The city is considering how it will fairly regulate short-term rentals, says senior administrative officer Sheila Bassi-Kellett.
The city is awaiting council’s direction for work that would see a regulatory framework of short-term rental accommodations, a public engagement process and negotiations with platforms like Airbnb to ensure operators post a business licence.
Coun. Julian Morse stated his conditional support for the regulations, during Monday’s city council meeting.
“I am in support of this, however incredibly hesitantly so. I think we need to have a long think, if we are going to regulate this industry, how we do it in such a way that doesn’t hinder it,” said Morse.
“It’s important to our tourism industry and frankly I think we need to be careful about regulating something that hasn’t really proven to be a problem at all.”
The regulations for regular bed and breakfast (BnB) operators are likely “out of date and not fair,” said Morse.
I’d like us to reduce the amount of regulations we have on BnBs and if we’re going to do regulation of short-term accommodations, we do it in a smart way and we do it in a way that doesn’t stifle the industry,” he said.
Coun. Rebecca Alty agreed with the regulation, while questioning how many BnBs would be in compliance with GNWT rules.
Currently, the city is regulating part but not all of the industry, but holding restrictions for traditional bed and breakfasts without extending the requirement for a business licence to Airbnbs, said Coun. Niels Konge.
The city will consult with members of the public and existing operators as it considers regulation for BnBs, said city officials.
The city must acknowledge that travellers want a variety of accommodation options for visitors, said Bassi-Kellett.
“Lots of people travel and they want to stay in a home-based environment,” she said.
The city is waiting for council’s direction to start consultations and propose a bylaw, said Bassi-Kellett.
The city is focused on creating a “level playing field” for operators, and creating as few barriers as possible without compromising visitor safety, said Bassi-Kellett.
Legislative changes at the territorial level will open the door for the city to enact a tourism tax levy, which can be collected and directly paid out to the city through BnBs platform.
Coun. Adrian Bell expressed concerns about over-regulation.
“Some of this is outside the city’s jurisdiction. This is a growth industry,” said Bell, adding that the city should be wary of regulatory bottlenecks.
The issue will return to council at a later date.
Sidewalk battle put to rest
For months, city councillors have received mixed messages from residents of Calder Crescent about the paving of their street and whether it should have a sidewalk.
Council reversed its decision to create a one-way street with a sidewalk failed Monday.
Instead, residents of Calder Crescent will get parking, a two-way street and no sidewalk.
A petition started by local resident Marcy MacDougall demanded the city install a sidewalk to make the street accessible and safe for kids at play, seniors and pedestrians.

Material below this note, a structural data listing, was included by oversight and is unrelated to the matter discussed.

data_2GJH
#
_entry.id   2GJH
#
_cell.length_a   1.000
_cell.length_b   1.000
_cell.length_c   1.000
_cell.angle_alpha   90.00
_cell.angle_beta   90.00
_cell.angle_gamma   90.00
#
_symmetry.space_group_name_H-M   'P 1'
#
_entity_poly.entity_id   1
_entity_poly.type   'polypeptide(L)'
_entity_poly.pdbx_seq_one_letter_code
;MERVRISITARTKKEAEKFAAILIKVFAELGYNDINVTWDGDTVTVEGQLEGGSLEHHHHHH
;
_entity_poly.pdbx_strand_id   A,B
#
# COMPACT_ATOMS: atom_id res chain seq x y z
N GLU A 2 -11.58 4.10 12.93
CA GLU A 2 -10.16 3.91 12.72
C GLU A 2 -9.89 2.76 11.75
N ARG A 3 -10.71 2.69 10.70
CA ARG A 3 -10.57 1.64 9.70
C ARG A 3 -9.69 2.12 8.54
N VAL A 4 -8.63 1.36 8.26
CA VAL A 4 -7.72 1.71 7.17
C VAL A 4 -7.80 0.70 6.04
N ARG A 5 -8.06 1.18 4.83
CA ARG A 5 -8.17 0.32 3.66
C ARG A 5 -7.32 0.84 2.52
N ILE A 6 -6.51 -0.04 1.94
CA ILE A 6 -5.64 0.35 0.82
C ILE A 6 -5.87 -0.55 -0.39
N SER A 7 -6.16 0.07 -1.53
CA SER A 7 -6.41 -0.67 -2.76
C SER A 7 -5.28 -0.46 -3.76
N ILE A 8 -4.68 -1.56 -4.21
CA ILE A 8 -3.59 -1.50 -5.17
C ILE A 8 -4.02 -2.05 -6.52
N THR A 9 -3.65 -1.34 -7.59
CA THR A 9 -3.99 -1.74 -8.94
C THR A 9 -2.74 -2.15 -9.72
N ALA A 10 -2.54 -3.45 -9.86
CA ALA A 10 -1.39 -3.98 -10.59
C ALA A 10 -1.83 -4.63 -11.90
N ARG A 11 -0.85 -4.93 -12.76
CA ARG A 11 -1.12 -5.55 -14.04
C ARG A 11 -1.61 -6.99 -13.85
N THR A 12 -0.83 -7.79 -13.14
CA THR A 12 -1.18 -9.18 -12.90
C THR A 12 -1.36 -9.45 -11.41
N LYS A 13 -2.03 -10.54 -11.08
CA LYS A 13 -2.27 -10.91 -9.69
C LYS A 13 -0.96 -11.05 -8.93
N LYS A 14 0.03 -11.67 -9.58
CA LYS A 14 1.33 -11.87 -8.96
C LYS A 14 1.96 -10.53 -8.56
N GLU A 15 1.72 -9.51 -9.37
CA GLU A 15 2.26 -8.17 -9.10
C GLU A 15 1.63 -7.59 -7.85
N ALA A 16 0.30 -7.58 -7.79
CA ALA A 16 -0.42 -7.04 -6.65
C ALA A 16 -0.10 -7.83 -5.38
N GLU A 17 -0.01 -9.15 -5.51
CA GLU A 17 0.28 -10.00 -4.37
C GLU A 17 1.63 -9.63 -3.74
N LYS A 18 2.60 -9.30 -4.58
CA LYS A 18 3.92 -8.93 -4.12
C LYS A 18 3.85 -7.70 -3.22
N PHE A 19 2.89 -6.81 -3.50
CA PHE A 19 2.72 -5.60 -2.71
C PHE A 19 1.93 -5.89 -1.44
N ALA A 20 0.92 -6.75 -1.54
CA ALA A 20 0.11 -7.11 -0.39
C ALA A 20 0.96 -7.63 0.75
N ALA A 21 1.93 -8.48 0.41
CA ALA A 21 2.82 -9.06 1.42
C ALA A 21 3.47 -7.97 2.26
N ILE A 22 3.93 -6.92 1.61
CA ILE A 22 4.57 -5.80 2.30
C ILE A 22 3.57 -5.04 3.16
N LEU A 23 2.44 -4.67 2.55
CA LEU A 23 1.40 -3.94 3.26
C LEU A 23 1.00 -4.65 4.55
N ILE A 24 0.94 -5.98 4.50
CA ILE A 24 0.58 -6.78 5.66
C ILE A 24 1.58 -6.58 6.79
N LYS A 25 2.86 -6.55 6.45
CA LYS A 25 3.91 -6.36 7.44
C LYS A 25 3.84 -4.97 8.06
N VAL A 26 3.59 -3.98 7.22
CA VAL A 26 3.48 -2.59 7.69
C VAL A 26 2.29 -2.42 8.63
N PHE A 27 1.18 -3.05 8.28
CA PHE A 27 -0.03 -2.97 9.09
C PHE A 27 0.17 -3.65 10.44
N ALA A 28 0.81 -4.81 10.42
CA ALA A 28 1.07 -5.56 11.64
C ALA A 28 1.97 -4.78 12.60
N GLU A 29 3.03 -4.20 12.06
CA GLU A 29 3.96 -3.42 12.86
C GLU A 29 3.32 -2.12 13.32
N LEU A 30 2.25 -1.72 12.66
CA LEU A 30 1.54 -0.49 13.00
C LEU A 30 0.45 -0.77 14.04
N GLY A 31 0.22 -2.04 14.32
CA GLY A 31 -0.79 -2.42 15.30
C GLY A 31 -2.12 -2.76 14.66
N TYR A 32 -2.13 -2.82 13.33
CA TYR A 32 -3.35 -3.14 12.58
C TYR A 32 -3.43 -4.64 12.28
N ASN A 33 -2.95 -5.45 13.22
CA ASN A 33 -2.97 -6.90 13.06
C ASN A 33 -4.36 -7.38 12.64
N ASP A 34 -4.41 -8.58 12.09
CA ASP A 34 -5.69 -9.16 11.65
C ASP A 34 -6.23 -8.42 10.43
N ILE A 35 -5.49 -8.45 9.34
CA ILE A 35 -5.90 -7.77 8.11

Residents of Calder Crescent filled the council gallery in June, arguing the results of the city’s consultation lacked foresight on safety.
“Accessibility is a big thing for our residents. I think our deliberation over a sidewalk or no sidewalk is a red herring. It’s really about does council, and does our city, want to have a modern, accessible city?” said Revi Lau-a, a resident of the crescent during a June municipal services council meeting.
“Kids often have to walk in the middle of the road. It’s not about the preferences of individuals. It’s about what is appropriate and what is right.”
During proceedings Monday, people opposed to council’s decision to install a one-way heckled councillors from the gallery with antagonistic comments and insults.
Coun. Linda Bussey made a motion Monday that allowed council to reconsider its decision toestablish a one-way street with a sidewalk and parking on both sides of Calder.
With the paving season dwindling away, the street would not have been paved without a decision that night.
“Why don’t you listen to the taxpayers,” shouted one resident who, for months, vocally opposed the sidewalk.
Mayor Mark Heyck pleaded for the woman to stop yelling from the gallery.
“It is not the job of elected officials to design roadways. We pay engineers and planners good money to do that,” said Heyck.
The city does not want to “open a can of worms” on capital projects in the future, he said.
“It’s been two months since this motion passed, and we’re still here sitting and talking about it with considerable extra expense. It’s absolute folly in my mind, we’re just throwing around options now and that’s not how legislative decisions should be made.”
The decision should not have been a legislative one, he said.
The city does not have any design standards for accessibility, which has repeatedly been brought up at previous council meetings addressing Calder Crescent’s ongoing sidewalk debate.
New development appeal board members named
During city council’s Monday meeting, council appointed Justin Adams, Bill Gault and Terry Testart to the City of Yellowknife Development Appeal Board for three years.